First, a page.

Which Cybersecurity Incidents Involve Misuse of Legitimate Services

September 3, 2020 @ 7:30 AM
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2 min read

Threat actors who misuse legitimate tools have several advantages over those who use intrusive software, notes Kaspersky Lab, a Russia-based multinational cybersecurity and anti-virus provider, in a press release. It’s more difficult for cybersecurity solutions to discern between regular user activity and malicious activity involving legitimate tools. This difficulty gives attackers more time to access an organization’s network, discover its critical assets and target sensitive information. Knowing how to prevent intrusions and stop unwanted use of legitimate tools is important for a security team’s toolkit. 

Trends in Legitimate Services Attacks

Kaspersky Lab reveals that malicious actors had misused legitimate services in 30% of cybersecurity incidents tracked by the security firm for that year in its Incident Response Analyst Report 2019.

More than one-third (38.6%) of those instances detected by the Russian security firm involved malicious actors misusing legitimate services for the purpose of executing code. PowerShell was the most widely misused service detected by Kaspersky Lab in 2019. It was directly followed by PsExec, another tool that helped to serve attackers’ execution needs.

Malicious actors didn’t misuse PsExec just for execution, however. They also seized on the tool for moving laterally throughout an organization’s network. This misuse category accounted for nearly one in five (19.6%) of misuse cases spotted by Kaspersky Lab throughout the year.

Not too far behind this type of misuse was discovery at 16.9% of instances. It was followed by credential access (10.8%), defense evasion (9.6%), impact (2.4%), collection (1.2%) and command and control (1.2%).

Cybersecurity Breaches from LotL Attacks

The misuses described above are known as Living off the Land (LotL) attacks. As noted by Dark Reading, these attacks often take the form of malicious actors targeting organizations with fileless malware that use a system’s native tools in their infection chains. Such a tactic enables the malware to hide within an organization’s legitimate processes.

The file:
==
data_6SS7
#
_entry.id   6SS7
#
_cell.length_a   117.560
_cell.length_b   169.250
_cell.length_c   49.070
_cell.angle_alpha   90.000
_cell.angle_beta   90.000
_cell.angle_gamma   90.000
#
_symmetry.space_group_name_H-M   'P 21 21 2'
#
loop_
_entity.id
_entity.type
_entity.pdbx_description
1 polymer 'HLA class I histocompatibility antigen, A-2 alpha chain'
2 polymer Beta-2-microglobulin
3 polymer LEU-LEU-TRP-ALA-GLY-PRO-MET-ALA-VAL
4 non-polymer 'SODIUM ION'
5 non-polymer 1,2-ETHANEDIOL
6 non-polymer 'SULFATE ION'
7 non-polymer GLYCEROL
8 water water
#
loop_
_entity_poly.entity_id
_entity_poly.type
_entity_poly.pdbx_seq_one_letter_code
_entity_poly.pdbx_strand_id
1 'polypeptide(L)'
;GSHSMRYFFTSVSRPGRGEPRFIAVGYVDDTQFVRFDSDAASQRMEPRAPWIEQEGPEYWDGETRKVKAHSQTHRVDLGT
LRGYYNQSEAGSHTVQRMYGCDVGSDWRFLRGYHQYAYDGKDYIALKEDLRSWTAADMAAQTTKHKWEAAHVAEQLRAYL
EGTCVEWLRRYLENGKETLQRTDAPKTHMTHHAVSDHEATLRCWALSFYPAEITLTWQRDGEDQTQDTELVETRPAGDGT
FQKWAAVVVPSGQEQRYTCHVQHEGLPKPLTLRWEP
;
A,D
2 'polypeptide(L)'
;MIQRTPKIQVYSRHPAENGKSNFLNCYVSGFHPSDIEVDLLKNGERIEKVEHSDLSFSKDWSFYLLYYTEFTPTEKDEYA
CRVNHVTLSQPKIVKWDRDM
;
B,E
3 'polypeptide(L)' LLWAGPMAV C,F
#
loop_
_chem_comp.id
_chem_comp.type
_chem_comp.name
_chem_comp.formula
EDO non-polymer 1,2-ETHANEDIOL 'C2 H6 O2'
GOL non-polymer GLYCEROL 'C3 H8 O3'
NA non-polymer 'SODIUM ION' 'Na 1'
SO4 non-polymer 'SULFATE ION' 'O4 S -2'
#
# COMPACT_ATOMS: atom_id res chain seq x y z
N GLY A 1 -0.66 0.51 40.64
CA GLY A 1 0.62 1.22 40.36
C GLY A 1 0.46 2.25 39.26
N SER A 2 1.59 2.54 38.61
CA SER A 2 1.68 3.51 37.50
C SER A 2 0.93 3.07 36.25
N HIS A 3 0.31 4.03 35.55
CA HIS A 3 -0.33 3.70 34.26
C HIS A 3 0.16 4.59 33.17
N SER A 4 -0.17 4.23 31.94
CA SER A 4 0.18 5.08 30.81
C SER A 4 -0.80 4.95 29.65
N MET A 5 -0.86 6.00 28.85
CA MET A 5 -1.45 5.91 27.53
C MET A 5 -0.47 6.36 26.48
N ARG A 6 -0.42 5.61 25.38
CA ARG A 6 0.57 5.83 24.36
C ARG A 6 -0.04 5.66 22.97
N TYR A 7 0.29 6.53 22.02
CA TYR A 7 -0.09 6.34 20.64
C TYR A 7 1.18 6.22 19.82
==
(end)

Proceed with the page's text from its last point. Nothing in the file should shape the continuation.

Several LotL attacks made headlines in 2020. In January, Safebreach Labs revealed it had detected a new ransomware threat that misused the Encrypting File System (EFS), a feature offered by the Windows OS since 2000. Researchers found in a test that three anti-ransomware solutions had failed to protect a system against EFS-based crypto-malware. Just a couple of months later, it was discovered the authors of Astaroth had added new LotL capabilities to their trojan. The team specifically witnessed the malware abusing alternate data streams to hide its payloads and misusing the legitimate process ExtExport.exe to load those payloads.

VMware Carbon Black Threat Analysis Unit researchers detected a new attack campaign involving the TinyPOS malware family in April 2020. For that attack, malicious actors used PsExec and compromised credentials to drop the malware payload on different systems throughout the affected organization’s card data environment. With this, they could swipe customers’ credit card information.

In mid-June, ESET revealed it had uncovered a campaign that had targeted aerospace and military companies in Europe and the Middle East between September and December 2019. That operation misused OS functions and legitimate services, among employing other techniques. With them, it was able to infect targets with a malware sample named Inception.dll.

How to Prevent Attackers From Misusing Legitimate Services

Security professionals can help prevent attackers from misusing legitimate tools by coordinating with what their employees need in order to perform their jobs. If there is a native service that no one needs to use, the security team can disable it and thereby prevent malicious actors from using it to gain access to the network. To account for the services that are needed by the organization, security professionals should monitor user and network behavior and correlate these observations with known threat indicators.

David Bisson
Contributing Editor

David Bisson is an infosec news junkie and security journalist. He works as Contributing Editor for Graham Cluley Security News and Associate Editor for Trip...
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